He was captured in 2002 during a joint US-Pakistani intelligence raid in Karachi, Pakistan, and held for about four months by the Central Intelligence Agency in early 2004, before his transfer to Guantánamo Bay.
As early as 2002, while in the custody of a foreign government, Mr. al-Hajj spoke to interrogators about a Qaeda messenger known as Abu Ahmad al-Kuwaiti, an obscure figure that states United stalked in 2011 to find and kill Osama. Bin Laden, according to a large Senate study of the CIA interrogation program.
Mr. al-Hela, who has also never been charged, was considered a prominent member of a Yemeni national security force suspected of having links to “extremist groups”. U.S. military intelligence reports described him as being aware of Yemen’s attacks on Western targets before being captured in Cairo in 2002 and turned over to CIA custody.
His case is one of the best known of the current detainees because a federal appeals court ruled in September that as a detainee at Guantanamo, he was not entitled to due process protection in a challenge to the legality of his detention. The decision is under appeal, and his lawyer, Beth D. Jacob, said her team will continue to fight the decision because a court release order carries more weight than a recommendation from a review board for organize a transfer.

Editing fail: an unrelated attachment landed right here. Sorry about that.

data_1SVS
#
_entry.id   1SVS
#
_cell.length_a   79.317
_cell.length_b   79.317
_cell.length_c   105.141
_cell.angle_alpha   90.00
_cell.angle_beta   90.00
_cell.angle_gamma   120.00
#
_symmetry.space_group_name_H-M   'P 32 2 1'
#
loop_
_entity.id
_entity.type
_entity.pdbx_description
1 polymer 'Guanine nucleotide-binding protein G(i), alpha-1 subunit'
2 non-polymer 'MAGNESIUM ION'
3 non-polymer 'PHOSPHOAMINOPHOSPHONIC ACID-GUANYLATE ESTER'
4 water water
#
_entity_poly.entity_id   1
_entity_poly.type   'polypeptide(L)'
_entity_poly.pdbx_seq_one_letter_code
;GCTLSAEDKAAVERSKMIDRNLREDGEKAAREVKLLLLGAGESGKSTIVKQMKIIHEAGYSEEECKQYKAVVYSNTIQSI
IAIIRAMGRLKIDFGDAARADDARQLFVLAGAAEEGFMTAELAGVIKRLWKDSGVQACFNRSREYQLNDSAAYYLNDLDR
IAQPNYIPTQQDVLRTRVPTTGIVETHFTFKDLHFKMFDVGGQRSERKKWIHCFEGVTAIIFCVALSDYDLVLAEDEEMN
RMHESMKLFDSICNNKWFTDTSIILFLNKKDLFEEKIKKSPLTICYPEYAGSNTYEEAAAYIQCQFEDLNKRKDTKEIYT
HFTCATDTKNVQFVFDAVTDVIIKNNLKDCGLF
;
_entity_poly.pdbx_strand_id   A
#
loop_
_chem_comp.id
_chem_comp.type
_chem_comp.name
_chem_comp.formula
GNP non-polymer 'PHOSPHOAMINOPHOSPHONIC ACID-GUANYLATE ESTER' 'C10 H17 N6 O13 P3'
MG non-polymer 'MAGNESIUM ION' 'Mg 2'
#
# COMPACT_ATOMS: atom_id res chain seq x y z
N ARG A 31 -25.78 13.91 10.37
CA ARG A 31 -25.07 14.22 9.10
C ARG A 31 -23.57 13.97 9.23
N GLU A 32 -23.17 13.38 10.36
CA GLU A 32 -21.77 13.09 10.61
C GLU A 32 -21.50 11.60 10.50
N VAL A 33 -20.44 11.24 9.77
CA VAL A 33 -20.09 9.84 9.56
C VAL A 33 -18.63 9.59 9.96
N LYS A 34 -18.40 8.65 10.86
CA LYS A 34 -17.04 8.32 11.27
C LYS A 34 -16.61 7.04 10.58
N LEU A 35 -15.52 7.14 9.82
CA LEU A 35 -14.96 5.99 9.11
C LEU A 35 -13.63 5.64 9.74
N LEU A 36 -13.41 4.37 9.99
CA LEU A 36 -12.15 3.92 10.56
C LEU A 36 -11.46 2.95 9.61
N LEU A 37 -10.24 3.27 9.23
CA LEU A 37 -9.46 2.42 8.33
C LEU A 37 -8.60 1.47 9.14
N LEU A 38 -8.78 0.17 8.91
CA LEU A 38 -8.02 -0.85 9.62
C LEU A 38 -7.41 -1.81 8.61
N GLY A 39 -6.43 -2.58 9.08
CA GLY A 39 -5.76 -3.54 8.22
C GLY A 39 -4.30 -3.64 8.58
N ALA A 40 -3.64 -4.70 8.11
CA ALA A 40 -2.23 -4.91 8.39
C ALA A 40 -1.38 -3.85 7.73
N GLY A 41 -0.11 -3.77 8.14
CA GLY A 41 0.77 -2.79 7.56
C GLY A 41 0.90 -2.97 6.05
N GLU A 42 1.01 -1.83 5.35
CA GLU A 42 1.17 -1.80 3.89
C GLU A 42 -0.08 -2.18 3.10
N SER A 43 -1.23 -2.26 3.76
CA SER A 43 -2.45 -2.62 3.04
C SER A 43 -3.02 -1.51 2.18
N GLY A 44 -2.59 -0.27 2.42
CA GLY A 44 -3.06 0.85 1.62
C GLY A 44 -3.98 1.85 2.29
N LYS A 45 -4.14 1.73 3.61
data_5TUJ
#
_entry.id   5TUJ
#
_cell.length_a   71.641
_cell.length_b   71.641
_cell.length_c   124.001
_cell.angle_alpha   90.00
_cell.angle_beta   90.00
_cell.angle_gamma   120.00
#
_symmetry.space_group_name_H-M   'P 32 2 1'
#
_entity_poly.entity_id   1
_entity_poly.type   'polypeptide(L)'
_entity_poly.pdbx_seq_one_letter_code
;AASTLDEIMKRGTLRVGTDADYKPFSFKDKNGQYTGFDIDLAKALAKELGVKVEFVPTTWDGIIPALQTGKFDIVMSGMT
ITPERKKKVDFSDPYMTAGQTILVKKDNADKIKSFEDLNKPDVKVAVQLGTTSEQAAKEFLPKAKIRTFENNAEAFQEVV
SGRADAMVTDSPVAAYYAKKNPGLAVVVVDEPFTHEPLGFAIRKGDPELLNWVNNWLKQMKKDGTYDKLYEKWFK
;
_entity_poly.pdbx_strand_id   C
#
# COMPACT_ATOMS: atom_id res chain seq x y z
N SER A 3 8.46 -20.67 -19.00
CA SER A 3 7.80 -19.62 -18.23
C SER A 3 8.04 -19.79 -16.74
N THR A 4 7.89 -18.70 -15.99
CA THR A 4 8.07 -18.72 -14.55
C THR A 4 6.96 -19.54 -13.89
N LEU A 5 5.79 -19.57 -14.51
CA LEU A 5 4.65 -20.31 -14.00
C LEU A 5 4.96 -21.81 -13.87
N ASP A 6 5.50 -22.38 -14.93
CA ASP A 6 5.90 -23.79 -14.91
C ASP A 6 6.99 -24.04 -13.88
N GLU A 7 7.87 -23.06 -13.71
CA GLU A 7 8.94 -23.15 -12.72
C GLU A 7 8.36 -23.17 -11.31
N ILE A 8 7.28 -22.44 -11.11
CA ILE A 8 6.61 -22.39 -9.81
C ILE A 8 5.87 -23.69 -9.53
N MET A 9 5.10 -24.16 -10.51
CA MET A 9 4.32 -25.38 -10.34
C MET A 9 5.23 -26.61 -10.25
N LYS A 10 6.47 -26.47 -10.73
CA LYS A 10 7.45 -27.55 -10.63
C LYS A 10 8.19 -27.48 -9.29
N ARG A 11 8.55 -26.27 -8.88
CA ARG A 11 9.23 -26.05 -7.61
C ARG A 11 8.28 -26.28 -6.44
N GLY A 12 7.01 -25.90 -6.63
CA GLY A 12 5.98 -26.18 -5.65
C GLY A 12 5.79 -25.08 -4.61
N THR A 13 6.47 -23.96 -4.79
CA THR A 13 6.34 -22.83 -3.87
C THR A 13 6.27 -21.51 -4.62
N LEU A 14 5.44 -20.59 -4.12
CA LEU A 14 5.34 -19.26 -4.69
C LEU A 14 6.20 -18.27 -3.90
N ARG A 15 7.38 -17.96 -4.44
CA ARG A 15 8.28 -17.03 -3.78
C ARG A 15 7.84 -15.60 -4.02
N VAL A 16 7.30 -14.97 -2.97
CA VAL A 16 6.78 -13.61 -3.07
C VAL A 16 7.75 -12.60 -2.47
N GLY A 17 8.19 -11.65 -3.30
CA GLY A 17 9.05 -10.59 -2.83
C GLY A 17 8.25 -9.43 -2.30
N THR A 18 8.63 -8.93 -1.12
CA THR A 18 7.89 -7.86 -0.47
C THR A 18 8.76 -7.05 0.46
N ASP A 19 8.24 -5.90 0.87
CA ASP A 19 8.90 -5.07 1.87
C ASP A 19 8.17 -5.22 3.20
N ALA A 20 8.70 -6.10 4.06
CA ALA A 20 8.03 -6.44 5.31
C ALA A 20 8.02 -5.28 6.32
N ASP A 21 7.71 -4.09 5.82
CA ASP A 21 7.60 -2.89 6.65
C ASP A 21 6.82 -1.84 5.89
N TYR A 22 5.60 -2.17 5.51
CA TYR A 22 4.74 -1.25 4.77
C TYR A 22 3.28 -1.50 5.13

In recommending transfers, the Periodic Review Committee said that every man “presents a certain level of threat in light of his past activities”.
He said Mr. al-Hajj’s release could be organized safely with “surveillance and travel restrictions.” For Mr. al-Hela, the council recommended that he be resettled in a third country that “would implement appropriate security measures” and allow him to be reunited with his family.
Yemenis have been among the most difficult detainees to transfer from Guantanamo for years, as the United States considers this nation, which has a powerful Qaeda franchise, to be too unstable to help relocate and track detainees. Ms Jacob said the two should be sent to a country that “will respect their human rights, give them the opportunity to recover from what the United States has done to them over the past two decades and to build themselves up. a life “.